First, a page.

“If a party requests that a defendant provide a computer printout of benefits paid, within twenty (20) days the defendant shall provide the requesting party with a current computer printout of benefits paid. The printout shall include the date and amount of each payment of temporary disability indemnity, permanent disability indemnity, and vocational rehabilitation maintenance allowance, and the period covered by each payment, and the date, payee, and amount of each payment for medical treatment. This request may not be made more frequently than once in a one-hundred-twenty (120) day period unless there is a change in indemnity payments.
A defendant that has paid benefits shall have a current computer printout of benefits paid available for inspection at every mandatory settlement conference.”
California Code of Regulations Title 8 §10607.
The benefits printout is the foundation of every workers compensation claim evaluation. Yet, workers compensation professionals often ignore the basic exercise of examining claim expenditures. Attorneys sometimes come to mediation with a rolling cart holding boxes of documents. Yet, when asked for the printout, they have to contact their office or the adjuster. Stranger still are the answers I sometimes get to the question, “How did you get to that number?” When I ask participants how they formulated their demand or offer, their answers may have no relation to actual claim exposure.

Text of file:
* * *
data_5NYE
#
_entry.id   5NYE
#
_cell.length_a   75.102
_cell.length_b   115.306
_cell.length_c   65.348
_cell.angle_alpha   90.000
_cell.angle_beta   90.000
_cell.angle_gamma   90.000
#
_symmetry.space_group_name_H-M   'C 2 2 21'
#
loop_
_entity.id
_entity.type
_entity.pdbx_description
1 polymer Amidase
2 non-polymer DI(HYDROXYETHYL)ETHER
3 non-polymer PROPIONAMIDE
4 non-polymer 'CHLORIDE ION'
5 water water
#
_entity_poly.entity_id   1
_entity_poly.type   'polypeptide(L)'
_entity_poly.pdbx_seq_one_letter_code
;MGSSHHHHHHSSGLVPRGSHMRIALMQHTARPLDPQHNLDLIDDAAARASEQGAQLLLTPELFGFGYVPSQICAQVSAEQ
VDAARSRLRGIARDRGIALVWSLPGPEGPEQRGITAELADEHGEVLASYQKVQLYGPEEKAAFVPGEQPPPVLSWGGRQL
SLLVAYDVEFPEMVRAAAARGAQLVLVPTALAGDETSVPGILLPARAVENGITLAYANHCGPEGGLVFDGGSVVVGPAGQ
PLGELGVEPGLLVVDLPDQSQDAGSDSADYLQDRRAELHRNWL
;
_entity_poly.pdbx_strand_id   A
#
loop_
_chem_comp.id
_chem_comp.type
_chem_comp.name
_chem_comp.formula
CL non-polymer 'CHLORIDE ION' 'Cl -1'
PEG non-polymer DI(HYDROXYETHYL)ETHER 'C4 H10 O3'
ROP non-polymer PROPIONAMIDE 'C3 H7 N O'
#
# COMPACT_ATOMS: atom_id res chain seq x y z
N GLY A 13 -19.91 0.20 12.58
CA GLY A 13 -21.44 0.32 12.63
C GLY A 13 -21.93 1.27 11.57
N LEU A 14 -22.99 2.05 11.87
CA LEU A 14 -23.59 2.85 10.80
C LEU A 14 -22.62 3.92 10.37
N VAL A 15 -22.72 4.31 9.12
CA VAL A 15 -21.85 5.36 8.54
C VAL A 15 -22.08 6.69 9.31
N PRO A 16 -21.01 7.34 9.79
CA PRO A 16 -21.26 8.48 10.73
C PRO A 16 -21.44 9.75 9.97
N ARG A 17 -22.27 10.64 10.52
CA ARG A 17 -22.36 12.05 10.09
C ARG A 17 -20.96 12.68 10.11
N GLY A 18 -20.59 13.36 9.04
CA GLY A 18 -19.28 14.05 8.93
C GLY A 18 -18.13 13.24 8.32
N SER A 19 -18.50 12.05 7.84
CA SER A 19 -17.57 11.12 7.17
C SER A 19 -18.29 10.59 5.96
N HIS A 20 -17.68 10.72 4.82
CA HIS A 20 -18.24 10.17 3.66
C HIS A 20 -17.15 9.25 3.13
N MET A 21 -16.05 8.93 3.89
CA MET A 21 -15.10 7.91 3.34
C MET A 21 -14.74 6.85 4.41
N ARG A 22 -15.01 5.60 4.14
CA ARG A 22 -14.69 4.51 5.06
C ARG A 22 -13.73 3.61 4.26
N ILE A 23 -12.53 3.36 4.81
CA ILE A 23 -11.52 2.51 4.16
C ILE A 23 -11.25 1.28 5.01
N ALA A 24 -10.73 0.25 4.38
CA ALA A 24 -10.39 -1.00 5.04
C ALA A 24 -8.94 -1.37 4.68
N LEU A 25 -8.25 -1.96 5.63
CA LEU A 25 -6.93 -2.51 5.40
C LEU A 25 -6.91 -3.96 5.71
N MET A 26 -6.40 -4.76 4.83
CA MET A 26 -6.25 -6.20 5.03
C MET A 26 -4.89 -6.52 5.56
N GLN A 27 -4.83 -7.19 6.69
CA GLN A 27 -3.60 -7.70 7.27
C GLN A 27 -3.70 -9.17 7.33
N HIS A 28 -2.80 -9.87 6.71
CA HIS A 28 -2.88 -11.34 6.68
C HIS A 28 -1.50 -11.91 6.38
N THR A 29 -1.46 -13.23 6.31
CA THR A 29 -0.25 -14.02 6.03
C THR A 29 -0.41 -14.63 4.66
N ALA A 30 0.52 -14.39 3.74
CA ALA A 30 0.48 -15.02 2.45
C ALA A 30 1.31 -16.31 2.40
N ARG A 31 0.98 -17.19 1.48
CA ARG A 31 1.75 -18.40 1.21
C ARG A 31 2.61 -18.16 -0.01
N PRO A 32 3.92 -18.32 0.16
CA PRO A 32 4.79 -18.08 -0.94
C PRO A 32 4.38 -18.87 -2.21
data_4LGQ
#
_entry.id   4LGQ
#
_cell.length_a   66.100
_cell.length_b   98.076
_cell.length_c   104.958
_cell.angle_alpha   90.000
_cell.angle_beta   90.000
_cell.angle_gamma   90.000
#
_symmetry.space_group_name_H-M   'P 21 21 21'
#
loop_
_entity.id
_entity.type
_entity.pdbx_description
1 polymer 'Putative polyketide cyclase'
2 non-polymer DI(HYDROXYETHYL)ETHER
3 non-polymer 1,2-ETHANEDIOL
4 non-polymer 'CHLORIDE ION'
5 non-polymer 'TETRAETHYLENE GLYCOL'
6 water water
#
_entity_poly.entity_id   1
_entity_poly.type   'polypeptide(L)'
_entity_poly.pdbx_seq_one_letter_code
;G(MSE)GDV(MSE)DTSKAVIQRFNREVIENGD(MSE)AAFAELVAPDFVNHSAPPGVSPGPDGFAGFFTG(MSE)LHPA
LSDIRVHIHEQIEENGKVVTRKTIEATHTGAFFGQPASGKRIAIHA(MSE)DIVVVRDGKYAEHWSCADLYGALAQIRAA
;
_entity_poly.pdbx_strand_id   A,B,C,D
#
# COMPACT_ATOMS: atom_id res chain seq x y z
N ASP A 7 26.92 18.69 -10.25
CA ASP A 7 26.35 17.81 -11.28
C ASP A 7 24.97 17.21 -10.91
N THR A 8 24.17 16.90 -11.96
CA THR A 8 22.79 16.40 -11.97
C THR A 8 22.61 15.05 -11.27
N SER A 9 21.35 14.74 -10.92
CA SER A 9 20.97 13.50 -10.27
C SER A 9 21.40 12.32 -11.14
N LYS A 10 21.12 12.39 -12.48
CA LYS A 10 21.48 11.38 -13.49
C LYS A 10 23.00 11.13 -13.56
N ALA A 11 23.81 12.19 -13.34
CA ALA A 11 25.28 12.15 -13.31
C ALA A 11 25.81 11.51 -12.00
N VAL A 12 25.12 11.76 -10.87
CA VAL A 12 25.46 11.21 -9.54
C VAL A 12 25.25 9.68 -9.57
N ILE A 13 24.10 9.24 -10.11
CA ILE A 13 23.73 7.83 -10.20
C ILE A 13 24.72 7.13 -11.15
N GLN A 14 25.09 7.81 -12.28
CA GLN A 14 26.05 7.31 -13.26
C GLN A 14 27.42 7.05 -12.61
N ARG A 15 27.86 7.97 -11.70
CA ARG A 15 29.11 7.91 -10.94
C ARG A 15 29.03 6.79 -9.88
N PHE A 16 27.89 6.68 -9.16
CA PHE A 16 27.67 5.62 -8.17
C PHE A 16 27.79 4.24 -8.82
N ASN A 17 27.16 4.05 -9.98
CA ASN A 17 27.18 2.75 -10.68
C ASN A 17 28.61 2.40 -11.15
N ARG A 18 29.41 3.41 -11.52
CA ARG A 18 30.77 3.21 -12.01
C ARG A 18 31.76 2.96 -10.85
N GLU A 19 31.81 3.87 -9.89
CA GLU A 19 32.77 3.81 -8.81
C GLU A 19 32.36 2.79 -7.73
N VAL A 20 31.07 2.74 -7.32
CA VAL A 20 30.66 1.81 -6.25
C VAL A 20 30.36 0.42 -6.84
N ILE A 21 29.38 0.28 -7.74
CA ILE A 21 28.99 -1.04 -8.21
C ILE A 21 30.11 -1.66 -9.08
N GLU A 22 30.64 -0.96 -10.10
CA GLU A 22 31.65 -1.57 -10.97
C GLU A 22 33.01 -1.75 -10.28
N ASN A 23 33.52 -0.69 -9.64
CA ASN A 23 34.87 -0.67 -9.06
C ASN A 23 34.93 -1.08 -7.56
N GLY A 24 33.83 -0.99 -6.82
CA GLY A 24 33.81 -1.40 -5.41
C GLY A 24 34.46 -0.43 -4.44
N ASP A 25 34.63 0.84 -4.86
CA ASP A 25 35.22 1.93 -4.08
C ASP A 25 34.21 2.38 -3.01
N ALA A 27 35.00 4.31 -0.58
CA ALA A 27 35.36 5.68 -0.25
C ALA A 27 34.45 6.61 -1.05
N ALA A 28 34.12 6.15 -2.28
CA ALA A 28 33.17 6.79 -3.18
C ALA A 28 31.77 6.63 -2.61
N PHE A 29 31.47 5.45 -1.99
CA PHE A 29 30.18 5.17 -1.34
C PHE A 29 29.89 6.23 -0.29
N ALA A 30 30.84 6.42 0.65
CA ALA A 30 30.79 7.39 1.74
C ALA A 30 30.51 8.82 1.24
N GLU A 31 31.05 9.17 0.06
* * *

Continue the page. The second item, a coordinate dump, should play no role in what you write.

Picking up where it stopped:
Showing up at a mediation or mandatory settlement conference without having scrutinized the printout numbers is inefficient, maybe even sloppy. Better practice is to obtain the printout in advance and create projections to support your claim evaluation.
Workers compensation professionals should review past medical expenses to project future expenses. Of course, parties may disagree about what expenses are reasonable and the likelihood and duration of future care. A medical recommendation for a new treatment (which may be disputed) can skew the numbers. For example, resolution of one mediated case hinged on a medical recommendation for a newly available prosthetic device.
The printout is also critical to resolving retro and overpayment disputes. When parties disagree about whether payments in a given time period should have been paid at the PD or TD rate, the printout is the best evidence of what was actually paid.
When both sides look at the printout together, they can often resolve their disagreements with a little help from the mediator.